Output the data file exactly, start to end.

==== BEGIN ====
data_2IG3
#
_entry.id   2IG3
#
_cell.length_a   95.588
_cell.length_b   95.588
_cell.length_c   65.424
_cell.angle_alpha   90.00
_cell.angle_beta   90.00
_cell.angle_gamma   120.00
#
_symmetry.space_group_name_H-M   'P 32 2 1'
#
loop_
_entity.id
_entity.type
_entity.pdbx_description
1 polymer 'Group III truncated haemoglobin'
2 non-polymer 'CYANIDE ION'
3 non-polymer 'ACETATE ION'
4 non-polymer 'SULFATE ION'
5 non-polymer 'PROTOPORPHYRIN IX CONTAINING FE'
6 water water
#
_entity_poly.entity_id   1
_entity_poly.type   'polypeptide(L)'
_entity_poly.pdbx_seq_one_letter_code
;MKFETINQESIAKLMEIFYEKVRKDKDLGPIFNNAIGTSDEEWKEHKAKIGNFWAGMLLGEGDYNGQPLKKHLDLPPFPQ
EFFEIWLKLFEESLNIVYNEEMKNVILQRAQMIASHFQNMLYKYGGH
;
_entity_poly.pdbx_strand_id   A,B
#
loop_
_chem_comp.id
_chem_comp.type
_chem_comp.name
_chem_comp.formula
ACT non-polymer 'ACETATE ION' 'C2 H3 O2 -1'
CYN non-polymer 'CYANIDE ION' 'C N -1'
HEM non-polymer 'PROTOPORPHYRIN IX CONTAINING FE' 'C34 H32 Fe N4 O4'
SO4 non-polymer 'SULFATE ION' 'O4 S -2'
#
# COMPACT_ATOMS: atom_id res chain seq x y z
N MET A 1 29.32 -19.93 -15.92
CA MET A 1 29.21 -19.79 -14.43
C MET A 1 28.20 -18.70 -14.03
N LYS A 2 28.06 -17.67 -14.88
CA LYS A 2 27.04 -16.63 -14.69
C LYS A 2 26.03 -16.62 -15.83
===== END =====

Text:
data_2IG3
#
_entry.id   2IG3
#
_cell.length_a   95.588
_cell.length_b   95.588
_cell.length_c   65.424
_cell.angle_alpha   90.00
_cell.angle_beta   90.00
_cell.angle_gamma   120.00
#
_symmetry.space_group_name_H-M   'P 32 2 1'
#
loop_
_entity.id
_entity.type
_entity.pdbx_description
1 polymer 'Group III truncated haemoglobin'
2 non-polymer 'CYANIDE ION'
3 non-polymer 'ACETATE ION'
4 non-polymer 'SULFATE ION'
5 non-polymer 'PROTOPORPHYRIN IX CONTAINING FE'
6 water water
#
_entity_poly.entity_id   1
_entity_poly.type   'polypeptide(L)'
_entity_poly.pdbx_seq_one_letter_code
;MKFETINQESIAKLMEIFYEKVRKDKDLGPIFNNAIGTSDEEWKEHKAKIGNFWAGMLLGEGDYNGQPLKKHLDLPPFPQ
EFFEIWLKLFEESLNIVYNEEMKNVILQRAQMIASHFQNMLYKYGGH
;
_entity_poly.pdbx_strand_id   A,B
#
loop_
_chem_comp.id
_chem_comp.type
_chem_comp.name
_chem_comp.formula
ACT non-polymer 'ACETATE ION' 'C2 H3 O2 -1'
CYN non-polymer 'CYANIDE ION' 'C N -1'
HEM non-polymer 'PROTOPORPHYRIN IX CONTAINING FE' 'C34 H32 Fe N4 O4'
SO4 non-polymer 'SULFATE ION' 'O4 S -2'
#
# COMPACT_ATOMS: atom_id res chain seq x y z
N MET A 1 29.32 -19.93 -15.92
CA MET A 1 29.21 -19.79 -14.43
C MET A 1 28.20 -18.70 -14.03
N LYS A 2 28.06 -17.67 -14.88
CA LYS A 2 27.04 -16.63 -14.69
C LYS A 2 26.03 -16.62 -15.83